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Ontario Budget 2013: Poverty Reduction Must Remain the Priority

Category: Social Assistance Reform

For Immediate Release: May 2, 2013

Budget commitments a start… Poverty Reduction must remain the priority.

Several poverty-related measures were announced in today’s Ontario budget: including increasing social assistance rates by 1% (as well as an additional $14 monthly increase for singles on Ontario Works) and increasing earnings exemptions for those on social assistance that are able to work. However, the changes do not go far enough to address the crisis facing many families in Ontario living who live in deep poverty.

Close to 55,000 children, women and men in Hamilton rely on Ontario social assistance benefits; however rates are so desperately low that many families are not able to afford basic necessities.

Today a single person on Ontario Works receives only $606/month – an amount that does not come close to meeting the actual costs of rental housing, food, utilities, personal needs or other necessities. Today’s budget announcement will increase rates for a single person on Ontario works by $20/month.

Many Hamiltonians are going hungry: Seventy-five percent of all people using food banks in the city are on provincial social assistance programs. The Hamilton Roundtable for Poverty Reduction and community partners have called upon the provincial government to overhaul Ontario’s outdated social assistance system. The Roundtable urged the government to immediately increase rates by $100/month and to commit to establishing an evidence-based system for setting rates – based on the real costs of living.

Changes to asset levels and earnings will have an impact: “Creating logical transitions from poverty to prosperity; ones that improve the health of an individual and the community” says Roundtable member and ODSP recipient, Laura Cattari.

“Today’s budget’s was a first step, an acknowledgement that recipients have been living in deep poverty for far too long” says Peter Hutton, chair of the Roundtable’s social assistance working group. “We look forward to working with the government and all political parties to ensure real social assistance reform remains a priority”.

For Hamilton and other communities, there does not appear to be an initial announcement to reverse last year’s cuts to Community Start Up and Maintenance Benefits or Discretionary Health benefits–critical programs intended to prevent homelessness and maintain health. Hamilton organizations led a campaign last December that saw the provincial government commit $42 million in transitional funds to cover the cuts for 2013. “With no further provincial commitments, the future of those programs will be placed in crisis once again at the end of this year” said Tom Cooper, Director of the Roundtable.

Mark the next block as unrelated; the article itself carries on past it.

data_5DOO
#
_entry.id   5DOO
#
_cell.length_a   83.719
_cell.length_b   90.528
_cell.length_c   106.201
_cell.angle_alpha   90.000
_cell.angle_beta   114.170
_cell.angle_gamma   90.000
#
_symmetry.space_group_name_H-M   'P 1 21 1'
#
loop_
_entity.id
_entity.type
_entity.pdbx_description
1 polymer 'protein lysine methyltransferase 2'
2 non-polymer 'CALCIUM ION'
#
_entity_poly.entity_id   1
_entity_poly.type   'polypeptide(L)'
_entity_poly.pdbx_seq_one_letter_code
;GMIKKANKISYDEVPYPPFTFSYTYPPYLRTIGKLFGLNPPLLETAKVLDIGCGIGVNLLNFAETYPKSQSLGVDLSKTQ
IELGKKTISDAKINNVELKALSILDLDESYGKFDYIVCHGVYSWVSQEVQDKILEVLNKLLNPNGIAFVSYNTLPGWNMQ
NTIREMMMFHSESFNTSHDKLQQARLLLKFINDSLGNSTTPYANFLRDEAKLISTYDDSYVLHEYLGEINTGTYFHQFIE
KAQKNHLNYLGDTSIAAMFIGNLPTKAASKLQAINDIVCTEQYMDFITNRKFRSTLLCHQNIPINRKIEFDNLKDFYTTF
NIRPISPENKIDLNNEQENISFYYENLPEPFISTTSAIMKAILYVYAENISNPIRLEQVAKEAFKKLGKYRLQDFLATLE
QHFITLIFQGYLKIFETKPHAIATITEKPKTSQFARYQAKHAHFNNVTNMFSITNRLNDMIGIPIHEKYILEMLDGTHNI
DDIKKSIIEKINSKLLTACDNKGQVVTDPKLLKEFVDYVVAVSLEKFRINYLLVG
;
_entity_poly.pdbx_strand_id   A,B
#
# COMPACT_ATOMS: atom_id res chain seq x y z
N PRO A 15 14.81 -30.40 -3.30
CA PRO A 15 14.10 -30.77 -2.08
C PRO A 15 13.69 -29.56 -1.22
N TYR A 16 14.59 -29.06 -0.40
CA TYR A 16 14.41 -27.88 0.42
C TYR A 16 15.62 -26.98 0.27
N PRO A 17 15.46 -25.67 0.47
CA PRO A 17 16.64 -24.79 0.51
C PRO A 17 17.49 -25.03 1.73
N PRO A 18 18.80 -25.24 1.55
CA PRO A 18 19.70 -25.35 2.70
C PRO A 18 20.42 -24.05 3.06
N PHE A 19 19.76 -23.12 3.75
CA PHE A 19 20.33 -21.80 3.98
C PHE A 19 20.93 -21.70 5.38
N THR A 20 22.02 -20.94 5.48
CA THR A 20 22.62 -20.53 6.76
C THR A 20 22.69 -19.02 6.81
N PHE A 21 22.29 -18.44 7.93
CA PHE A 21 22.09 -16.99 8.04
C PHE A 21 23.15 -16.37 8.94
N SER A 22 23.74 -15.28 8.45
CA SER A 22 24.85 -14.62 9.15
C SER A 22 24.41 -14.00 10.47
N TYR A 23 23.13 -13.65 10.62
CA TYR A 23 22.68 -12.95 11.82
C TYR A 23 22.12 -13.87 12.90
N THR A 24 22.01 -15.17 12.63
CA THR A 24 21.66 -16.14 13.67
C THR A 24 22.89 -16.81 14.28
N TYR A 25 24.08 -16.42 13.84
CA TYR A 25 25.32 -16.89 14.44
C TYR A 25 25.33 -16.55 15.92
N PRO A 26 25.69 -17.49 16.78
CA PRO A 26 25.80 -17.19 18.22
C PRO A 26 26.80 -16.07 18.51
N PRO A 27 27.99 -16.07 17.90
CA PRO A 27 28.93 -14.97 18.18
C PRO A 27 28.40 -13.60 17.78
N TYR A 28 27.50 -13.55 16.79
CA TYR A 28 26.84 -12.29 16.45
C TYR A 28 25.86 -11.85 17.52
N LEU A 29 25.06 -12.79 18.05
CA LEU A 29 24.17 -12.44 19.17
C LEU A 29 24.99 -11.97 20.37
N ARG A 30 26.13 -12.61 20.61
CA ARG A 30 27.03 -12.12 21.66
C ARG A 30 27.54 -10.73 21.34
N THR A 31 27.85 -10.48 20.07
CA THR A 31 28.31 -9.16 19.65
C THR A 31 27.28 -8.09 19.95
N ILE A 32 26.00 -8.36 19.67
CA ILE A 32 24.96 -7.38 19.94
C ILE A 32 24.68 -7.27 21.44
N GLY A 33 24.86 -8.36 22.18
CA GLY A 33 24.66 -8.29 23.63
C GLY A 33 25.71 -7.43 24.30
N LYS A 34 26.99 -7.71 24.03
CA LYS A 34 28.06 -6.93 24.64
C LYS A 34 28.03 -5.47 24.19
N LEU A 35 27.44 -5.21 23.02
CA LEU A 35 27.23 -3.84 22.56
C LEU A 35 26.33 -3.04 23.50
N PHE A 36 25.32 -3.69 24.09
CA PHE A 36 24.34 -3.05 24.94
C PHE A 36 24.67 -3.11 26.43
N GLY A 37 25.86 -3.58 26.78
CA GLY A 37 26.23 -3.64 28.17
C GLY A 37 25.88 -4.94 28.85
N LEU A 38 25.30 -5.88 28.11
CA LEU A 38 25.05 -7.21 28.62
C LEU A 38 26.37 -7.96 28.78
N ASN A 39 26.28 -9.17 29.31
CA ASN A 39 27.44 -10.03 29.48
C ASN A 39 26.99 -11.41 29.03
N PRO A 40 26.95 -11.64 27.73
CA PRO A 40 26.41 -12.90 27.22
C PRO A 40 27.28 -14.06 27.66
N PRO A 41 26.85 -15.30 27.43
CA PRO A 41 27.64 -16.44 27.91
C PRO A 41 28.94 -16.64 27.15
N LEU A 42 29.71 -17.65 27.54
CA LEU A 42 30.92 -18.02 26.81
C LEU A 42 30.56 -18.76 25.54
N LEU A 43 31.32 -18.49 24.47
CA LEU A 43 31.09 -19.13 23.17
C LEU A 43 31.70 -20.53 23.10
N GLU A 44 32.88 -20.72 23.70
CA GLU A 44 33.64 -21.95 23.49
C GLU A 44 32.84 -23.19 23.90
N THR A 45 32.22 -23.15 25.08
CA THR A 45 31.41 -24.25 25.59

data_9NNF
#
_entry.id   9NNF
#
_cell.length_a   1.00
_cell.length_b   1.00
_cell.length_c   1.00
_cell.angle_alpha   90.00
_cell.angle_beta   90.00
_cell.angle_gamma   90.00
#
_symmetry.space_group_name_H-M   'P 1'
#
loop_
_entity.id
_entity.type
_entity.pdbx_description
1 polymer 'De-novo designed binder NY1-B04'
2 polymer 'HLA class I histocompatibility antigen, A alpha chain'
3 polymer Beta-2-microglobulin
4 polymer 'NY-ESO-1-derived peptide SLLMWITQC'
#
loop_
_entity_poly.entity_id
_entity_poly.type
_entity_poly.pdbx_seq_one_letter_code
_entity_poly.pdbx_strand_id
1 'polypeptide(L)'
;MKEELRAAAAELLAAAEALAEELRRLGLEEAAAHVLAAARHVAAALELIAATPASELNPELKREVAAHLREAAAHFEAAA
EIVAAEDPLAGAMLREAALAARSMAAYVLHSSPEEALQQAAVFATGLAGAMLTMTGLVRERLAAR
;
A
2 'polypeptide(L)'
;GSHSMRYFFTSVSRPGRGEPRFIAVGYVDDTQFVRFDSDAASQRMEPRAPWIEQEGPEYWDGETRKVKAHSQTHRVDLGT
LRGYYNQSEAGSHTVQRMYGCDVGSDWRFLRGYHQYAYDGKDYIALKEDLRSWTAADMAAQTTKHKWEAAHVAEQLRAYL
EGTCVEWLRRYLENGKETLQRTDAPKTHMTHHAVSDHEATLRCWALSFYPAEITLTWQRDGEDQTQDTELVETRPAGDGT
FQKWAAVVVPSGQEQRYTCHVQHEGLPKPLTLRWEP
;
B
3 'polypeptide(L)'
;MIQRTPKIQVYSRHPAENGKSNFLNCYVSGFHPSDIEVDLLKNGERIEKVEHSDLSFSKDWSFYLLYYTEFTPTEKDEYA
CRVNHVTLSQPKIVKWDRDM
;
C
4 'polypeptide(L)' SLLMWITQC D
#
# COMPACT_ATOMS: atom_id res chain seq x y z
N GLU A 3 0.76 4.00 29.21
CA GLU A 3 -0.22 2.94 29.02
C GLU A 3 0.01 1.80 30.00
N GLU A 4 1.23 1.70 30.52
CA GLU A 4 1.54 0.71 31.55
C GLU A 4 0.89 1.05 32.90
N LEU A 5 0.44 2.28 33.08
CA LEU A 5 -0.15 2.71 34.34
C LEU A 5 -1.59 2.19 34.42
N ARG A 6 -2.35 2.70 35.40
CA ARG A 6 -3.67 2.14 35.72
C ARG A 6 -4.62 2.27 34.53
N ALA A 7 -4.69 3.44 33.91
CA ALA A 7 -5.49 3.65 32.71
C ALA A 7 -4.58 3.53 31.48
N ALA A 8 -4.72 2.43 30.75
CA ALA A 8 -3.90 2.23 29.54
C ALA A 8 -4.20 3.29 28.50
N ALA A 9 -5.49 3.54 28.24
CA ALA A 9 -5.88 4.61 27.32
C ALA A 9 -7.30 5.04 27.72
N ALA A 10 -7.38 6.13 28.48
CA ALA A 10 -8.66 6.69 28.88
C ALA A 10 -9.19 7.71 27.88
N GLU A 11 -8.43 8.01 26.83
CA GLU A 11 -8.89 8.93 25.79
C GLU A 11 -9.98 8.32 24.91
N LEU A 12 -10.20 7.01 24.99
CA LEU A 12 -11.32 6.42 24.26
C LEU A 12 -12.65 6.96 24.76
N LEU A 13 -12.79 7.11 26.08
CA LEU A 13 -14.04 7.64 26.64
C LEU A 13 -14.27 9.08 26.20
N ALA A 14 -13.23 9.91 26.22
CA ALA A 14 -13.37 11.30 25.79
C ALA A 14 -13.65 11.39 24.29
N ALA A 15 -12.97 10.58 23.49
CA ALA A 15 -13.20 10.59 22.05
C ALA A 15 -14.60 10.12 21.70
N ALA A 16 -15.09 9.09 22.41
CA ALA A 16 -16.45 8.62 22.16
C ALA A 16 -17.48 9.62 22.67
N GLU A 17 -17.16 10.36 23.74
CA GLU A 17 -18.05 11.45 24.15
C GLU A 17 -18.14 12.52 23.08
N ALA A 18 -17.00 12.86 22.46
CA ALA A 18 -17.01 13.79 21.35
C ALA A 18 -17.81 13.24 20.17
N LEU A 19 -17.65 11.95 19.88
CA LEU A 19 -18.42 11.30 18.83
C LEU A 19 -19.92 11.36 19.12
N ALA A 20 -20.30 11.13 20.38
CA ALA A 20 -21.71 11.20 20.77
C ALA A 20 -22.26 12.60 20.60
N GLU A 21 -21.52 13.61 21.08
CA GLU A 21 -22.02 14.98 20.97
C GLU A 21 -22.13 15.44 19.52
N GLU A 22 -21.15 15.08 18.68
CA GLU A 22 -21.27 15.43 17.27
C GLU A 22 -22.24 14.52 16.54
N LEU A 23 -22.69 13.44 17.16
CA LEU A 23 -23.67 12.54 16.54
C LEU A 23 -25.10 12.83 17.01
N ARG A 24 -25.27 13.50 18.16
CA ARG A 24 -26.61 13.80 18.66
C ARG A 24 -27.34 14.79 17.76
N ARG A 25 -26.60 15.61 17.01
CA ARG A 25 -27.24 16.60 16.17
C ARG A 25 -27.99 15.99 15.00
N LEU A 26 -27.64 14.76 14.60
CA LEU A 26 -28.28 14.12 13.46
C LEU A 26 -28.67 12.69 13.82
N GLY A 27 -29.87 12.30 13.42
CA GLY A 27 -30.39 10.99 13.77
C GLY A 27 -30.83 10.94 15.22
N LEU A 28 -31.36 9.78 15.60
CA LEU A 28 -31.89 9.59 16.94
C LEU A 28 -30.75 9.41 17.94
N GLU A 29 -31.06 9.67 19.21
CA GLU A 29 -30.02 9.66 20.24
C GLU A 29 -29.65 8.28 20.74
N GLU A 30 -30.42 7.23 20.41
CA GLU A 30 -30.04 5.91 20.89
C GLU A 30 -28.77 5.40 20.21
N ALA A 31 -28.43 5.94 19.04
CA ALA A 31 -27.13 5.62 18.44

Ontario Communities Unite!

Category: Social Assistance Reform

Join us in Hamilton on December 14th and let’s reverse the cuts to community start up benefits!

The Hamilton Roundtable for Poverty Reduction and Hamilton Organizing for Poverty Elimination (HOPE) are asking communities and provincial organizations to meet, strategize and mobilize in response to the provincial government’s cuts to Community Start Up & Maintenance Benefits and Discretionary health benefits on December 14th.  Hamilton City Council recently committed to fund CSUMB for another 6 months, but as in all municipalities- that funding is not sustainable and puts the most marginalized residents of our communities at risk.  The objective of the ‘Ontario Communities Uniting’ forum is to develop a coordinated message and to demonstrate to the provincial government (and those running to become Premier) that communities will not sit idly by as critical programs that prevent homelessness, promote health and maintain dignity are slashed.  The meeting will be held at Hamilton City Hall from 10am – 2pm on December 14th.

For more details: ontario uniting csumb meeting


Commission for the Review of Social Assistance Final Report

Category: Social Assistance Reform

A Media Statement responding to the Commission’s Report, released today, can be found here.


Category: NewsSocial Assistance Reform

Are cuts coming to Hamilton’s programs to prevent homelessness?

Find out more and take Action..

Information Session:

Community Start Up Benefits cuts – Information Session

Backgrounder:  2012 Cuts to the Community Start Up and Maintenance Benefits


Right to An Adequate Standard of Living

Category: Social Assistance Reform

On June 7th, the Hamilton Roundtable for Poverty Reduction, Hamilton Community Legal Clinic and McMaster Poverty Initiative co-hosted a forum on the Right to An Adequate Standard of Living.  Watch excerpts from the presentation here


Article 25. of the Universal Declaration of Human Rights states…

  • (1) Everyone has the right to a standard of living adequate for the health and well-being of himself and of his family, including food, clothing, housing and medical care and necessary social services, and the right to security in the event of unemployment, sickness, disability, widowhood, old age or other lack of livelihood in circumstances beyond his control.

Presenters included:

Bruce Porter, Human rights expert – Director of the Social Rights Advocacy Centre

Craig Foye from Hamilton Community Legal Clinic who has championed the need for an evidence-based approach to setting social assistance rates;

Laura Cattari – a Roundtable member and community activist through Advocacy Hamilton with lived-expertise of Ontario’s social assistance system;

Mark Chamberlain past chair of the Roundtable, community business leader and member of the National Council of Welfare;

Dr. Atif Kubursi, Professor Emeritus, McMaster University Department of Economics and international economic development expert